The freeCodeCamp community is committed to helping busy adults learn to code. We already publish lots of technical articles here on Medium each week. And now we’re creating lots of instructional videos on freeCodeCamp’s YouTube channel.

This guide will show you how you can contribute to the freeCodeCamp YouTube channel. It’s already one of the top programming-focused channels, with over 200,000 subscribers. And our open source community is just getting started.

Contributing Captions and Translations

The easiest way to contribute to the channel is to provide captions and translations for our videos.

Even though all of our videos so far are in English, many people in our community do not speak English as their first language. Also, there are quite a few people learning to code who are completely deaf.

YouTube automatically creates captions for videos, but they aren’t very good. Some deaf members of the freeCodeCamp community jokingly refer to these auto-captions as “craptions.”

By contributing captions, you’ll be helping these developers better understand these videos. You’ll also make it easier for other contributors to translate these captions into other languages.

The first step to providing captions or translations is to navigate to a specific video that you want to help with. Next, click the gear icon in the bottom-right corner of the video. Select “Subtitles/CC,” then “Add Subtitles/CC.”

At this point, you select a language. This will usually be English, unless you want to provide a translation into another language.

If YouTube has auto-generated subtitles, they will show up. All you need to do is watch the video and edit the auto-generated subtitles (or blank text boxes) to make them more accurate.

After you finish, just click “Submit contribution.”

Creating Videos

We are also looking for video contributions. This is a great way to apply many of the things you’ve learned while showing off your proficiency with certain tools.

Your video should walk through the process of building a complete project, while teaching specific technology concepts along the way.

Some examples of good video titles are “Learn React by Making a Twitter Clone” or “Create a web app with Angular 4 and Firebase.”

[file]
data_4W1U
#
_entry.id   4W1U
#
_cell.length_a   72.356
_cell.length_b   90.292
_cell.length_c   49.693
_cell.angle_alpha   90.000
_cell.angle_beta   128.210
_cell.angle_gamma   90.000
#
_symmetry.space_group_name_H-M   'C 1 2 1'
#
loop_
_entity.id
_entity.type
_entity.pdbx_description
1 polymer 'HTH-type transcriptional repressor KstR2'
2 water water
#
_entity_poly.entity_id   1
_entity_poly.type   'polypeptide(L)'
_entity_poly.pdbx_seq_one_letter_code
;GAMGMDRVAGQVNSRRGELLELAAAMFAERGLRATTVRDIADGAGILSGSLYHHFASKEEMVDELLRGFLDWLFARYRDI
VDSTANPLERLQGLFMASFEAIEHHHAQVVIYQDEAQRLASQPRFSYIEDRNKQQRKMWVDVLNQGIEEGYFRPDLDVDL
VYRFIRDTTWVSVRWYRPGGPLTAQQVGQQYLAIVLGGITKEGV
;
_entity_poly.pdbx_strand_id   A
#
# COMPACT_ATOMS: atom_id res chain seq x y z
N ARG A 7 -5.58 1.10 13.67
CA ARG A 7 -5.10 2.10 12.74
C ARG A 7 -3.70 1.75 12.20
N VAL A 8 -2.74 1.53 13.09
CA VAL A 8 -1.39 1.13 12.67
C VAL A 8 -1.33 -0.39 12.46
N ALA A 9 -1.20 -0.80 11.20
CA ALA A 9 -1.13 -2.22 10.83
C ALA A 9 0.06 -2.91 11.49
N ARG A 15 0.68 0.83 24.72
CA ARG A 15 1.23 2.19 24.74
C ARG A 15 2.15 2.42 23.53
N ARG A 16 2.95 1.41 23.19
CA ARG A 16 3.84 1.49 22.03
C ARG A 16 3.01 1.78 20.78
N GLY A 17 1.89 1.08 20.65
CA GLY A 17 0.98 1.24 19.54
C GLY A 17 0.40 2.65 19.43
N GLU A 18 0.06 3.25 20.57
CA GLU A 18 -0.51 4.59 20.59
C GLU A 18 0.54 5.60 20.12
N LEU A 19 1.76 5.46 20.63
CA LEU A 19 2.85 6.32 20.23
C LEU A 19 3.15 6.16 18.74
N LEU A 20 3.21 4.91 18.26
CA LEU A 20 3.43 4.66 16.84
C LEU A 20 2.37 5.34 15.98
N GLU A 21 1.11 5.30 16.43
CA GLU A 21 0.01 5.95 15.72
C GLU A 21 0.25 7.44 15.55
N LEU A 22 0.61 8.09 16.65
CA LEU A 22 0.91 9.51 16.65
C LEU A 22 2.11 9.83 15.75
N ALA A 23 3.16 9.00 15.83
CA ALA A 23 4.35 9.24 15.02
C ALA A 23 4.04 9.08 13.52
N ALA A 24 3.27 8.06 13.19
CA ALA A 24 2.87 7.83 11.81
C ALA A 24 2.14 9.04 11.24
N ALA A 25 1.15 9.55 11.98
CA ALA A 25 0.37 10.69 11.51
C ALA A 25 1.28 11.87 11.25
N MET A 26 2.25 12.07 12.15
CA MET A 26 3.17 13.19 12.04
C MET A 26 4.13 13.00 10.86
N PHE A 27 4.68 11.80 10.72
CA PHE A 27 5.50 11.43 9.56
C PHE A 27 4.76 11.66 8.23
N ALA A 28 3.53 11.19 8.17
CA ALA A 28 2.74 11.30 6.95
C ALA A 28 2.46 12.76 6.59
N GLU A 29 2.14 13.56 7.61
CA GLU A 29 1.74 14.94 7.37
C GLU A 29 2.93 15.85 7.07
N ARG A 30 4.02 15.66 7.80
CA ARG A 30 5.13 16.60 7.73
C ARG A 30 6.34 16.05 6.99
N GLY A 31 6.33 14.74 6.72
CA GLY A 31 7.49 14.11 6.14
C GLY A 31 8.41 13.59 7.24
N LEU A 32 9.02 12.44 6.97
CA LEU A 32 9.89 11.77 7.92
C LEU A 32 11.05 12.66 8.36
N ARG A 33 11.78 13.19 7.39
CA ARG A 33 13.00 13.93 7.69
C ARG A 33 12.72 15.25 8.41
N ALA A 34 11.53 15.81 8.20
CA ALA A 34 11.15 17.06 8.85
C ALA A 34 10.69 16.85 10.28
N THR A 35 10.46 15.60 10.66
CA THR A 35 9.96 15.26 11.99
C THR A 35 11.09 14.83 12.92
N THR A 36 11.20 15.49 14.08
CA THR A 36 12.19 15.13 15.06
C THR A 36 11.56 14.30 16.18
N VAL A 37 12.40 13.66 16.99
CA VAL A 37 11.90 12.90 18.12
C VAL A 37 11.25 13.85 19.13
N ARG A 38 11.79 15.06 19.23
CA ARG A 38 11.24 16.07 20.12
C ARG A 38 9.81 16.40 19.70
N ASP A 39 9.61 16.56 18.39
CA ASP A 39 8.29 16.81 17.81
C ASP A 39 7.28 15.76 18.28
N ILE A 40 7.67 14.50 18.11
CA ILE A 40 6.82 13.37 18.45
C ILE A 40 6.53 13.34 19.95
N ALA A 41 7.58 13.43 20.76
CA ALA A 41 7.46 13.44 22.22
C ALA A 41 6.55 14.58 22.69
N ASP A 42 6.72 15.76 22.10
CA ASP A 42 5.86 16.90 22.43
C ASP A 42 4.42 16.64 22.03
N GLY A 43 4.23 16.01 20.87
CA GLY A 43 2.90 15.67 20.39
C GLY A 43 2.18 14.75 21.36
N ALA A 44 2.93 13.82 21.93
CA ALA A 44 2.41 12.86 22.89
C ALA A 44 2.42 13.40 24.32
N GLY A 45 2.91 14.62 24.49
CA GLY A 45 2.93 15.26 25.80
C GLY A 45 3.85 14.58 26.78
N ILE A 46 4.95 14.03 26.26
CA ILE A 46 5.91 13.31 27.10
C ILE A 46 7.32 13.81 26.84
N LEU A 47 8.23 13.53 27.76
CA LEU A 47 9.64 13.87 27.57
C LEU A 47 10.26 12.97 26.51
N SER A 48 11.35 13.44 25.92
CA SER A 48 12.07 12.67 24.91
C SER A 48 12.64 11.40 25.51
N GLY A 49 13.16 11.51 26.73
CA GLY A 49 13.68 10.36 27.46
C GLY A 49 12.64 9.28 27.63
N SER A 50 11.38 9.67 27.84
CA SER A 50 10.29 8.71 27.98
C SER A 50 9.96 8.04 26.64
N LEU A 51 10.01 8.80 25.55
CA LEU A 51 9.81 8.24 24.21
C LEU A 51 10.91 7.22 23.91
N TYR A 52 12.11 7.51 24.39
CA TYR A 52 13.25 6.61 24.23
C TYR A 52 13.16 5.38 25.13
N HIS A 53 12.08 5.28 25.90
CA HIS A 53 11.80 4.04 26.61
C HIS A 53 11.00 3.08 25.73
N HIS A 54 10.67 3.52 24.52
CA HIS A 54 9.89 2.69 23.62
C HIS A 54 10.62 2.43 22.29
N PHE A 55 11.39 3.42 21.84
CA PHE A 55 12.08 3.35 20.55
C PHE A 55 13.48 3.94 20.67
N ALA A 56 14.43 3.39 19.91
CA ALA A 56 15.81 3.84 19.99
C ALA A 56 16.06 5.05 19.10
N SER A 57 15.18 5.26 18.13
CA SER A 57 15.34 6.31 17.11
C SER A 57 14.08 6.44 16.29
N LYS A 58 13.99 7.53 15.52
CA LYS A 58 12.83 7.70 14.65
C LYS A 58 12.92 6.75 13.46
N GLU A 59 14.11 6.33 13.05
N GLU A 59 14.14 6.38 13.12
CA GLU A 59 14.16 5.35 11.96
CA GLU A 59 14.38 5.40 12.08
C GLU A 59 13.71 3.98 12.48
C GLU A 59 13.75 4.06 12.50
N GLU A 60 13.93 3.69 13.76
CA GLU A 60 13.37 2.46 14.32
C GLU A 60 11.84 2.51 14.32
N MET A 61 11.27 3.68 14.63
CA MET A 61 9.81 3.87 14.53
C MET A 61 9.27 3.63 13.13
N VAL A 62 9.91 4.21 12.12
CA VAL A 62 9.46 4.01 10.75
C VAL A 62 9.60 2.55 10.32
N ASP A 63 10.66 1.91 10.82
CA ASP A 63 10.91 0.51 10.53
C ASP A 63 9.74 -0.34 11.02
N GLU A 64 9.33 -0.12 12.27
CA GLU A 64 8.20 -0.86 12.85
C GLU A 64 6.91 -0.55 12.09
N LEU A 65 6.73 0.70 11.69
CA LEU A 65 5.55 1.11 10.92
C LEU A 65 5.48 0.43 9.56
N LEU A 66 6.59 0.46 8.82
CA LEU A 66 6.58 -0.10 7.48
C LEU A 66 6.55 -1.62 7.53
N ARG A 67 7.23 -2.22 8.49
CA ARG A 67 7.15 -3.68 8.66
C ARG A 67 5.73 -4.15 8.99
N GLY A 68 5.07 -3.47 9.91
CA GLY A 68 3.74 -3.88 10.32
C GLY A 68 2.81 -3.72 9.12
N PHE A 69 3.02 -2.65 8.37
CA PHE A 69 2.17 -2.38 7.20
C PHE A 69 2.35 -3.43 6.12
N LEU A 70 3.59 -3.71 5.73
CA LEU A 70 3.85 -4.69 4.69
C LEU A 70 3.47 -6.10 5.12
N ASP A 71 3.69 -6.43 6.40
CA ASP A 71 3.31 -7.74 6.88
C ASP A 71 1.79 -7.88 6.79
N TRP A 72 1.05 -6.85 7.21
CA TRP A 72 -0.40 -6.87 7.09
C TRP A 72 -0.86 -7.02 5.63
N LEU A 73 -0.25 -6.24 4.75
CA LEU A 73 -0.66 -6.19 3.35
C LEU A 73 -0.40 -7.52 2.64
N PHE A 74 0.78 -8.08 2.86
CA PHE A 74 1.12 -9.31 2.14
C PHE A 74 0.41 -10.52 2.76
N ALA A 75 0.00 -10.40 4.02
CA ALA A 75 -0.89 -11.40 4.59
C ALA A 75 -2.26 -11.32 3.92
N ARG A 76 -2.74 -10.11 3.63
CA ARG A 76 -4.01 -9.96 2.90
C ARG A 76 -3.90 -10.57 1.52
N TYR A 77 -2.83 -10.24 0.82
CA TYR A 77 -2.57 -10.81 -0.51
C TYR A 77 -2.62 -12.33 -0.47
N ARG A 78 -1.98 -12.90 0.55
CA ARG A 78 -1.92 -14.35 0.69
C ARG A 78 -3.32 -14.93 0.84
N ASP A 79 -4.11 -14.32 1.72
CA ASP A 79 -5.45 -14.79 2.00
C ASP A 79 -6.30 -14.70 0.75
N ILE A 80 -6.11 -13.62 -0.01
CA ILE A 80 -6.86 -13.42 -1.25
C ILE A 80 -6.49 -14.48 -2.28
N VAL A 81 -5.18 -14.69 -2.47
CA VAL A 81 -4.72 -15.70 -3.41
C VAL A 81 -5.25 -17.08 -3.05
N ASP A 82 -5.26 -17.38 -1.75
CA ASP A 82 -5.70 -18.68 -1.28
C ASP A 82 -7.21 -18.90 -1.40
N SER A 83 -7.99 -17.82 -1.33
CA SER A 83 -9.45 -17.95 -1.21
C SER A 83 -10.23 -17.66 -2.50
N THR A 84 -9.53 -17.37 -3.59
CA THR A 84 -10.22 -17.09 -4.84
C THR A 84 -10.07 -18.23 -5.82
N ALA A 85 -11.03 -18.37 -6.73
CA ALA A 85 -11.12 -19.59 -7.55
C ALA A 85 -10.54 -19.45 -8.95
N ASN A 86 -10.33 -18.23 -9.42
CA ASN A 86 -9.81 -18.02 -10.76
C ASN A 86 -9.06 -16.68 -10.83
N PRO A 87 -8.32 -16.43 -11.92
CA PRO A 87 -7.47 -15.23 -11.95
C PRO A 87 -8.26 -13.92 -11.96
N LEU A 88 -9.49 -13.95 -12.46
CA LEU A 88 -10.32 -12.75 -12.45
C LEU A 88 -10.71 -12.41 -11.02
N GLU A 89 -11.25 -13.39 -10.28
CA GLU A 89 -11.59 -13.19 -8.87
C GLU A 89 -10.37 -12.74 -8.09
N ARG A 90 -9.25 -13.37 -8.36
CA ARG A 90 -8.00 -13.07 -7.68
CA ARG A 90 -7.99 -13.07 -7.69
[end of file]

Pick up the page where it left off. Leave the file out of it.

The videos should be similar in quality to full courses you’d find on platforms like Udemy or Lynda.com. They should also follow as many following principles as possible:

  • You should teach subject matter through creating a complete project.
  • The video’s length should be between 30 minutes and 3 hours.
  • There should be smaller sections within the video, communicated through title cards like “Setting up the environment” or “deploying to AWS.”
  • Each section should be listed in the video’s description, along with a link to the specific time-code in the video. (For example, adding “3:31” in the video description will link to that part of the video.)
  • You should host your project code on GitHub. If applicable, there should be a directory for each section of the video, with files that show the state of the code during that section. Links to code should be included in the video’s description.
  • The introduction in the video should clearly communicate all prerequisite knowledge, and demonstrate how to set up the programming environment.

Besides these high-level requirements, we also want to make sure the video meets certain quality standards:

  • Audio quality should be at least as good as other videos on the channel.
  • You should remove any long pauses or mistakes (that don’t add anything to the instruction) during your editing process.
  • You should use consistent titles from the freeCodeCamp style guide.
  • Your instructions should be clear and simple enough for simple for viewers who already have the specified prerequisite skills to be able to follow.

Here are two videos that will give you an examples of what the community is looking for:

If you’re interested in creating YouTube video courses for the channel, e-mail [email protected] with your idea, detailed notes, or with a completed video.

Note that we are protective of the community members’ time, so we may have lots of constructive feedback or may not opt to publish your video. As video creators ourselves, we’ve made tons of videos that weren’t good enough to see the light of day.

Image credit

Frequently Asked Questions

Should I show my face in the corner using a webcam?

If you’re comfortable with this, then yes. This definitely improves your viewer’s comprehension. You can use a tool like OBS to superimpose your image in the lower-right hand corner of the screen during a screen cast.

During the video, can I alternate between screen-casting and explaining things visually, or on a white board?

Yes. Cody Seibert is particularly good at this.

Do I need to use a specific operating system or IDE?

You can use whatever tools you have on-hand and feel comfortable with.

Can I play music in the background?

We recommend not playing music since YouTube can auto-flag copyrighted music (sometimes in error) and that section of the video will become completely muted, often ruining the entire tutorial.

What resolution should I record at?

As high a resolution (and frame rate) as possible. YouTube will offer viewers the opportunity to choose their own resolution on playback.

Are you open to re-publishing courses that have already been released on other platforms?

Yes.

Again, send your ideas, notes, and finished videos to [email protected].

Thanks for reading!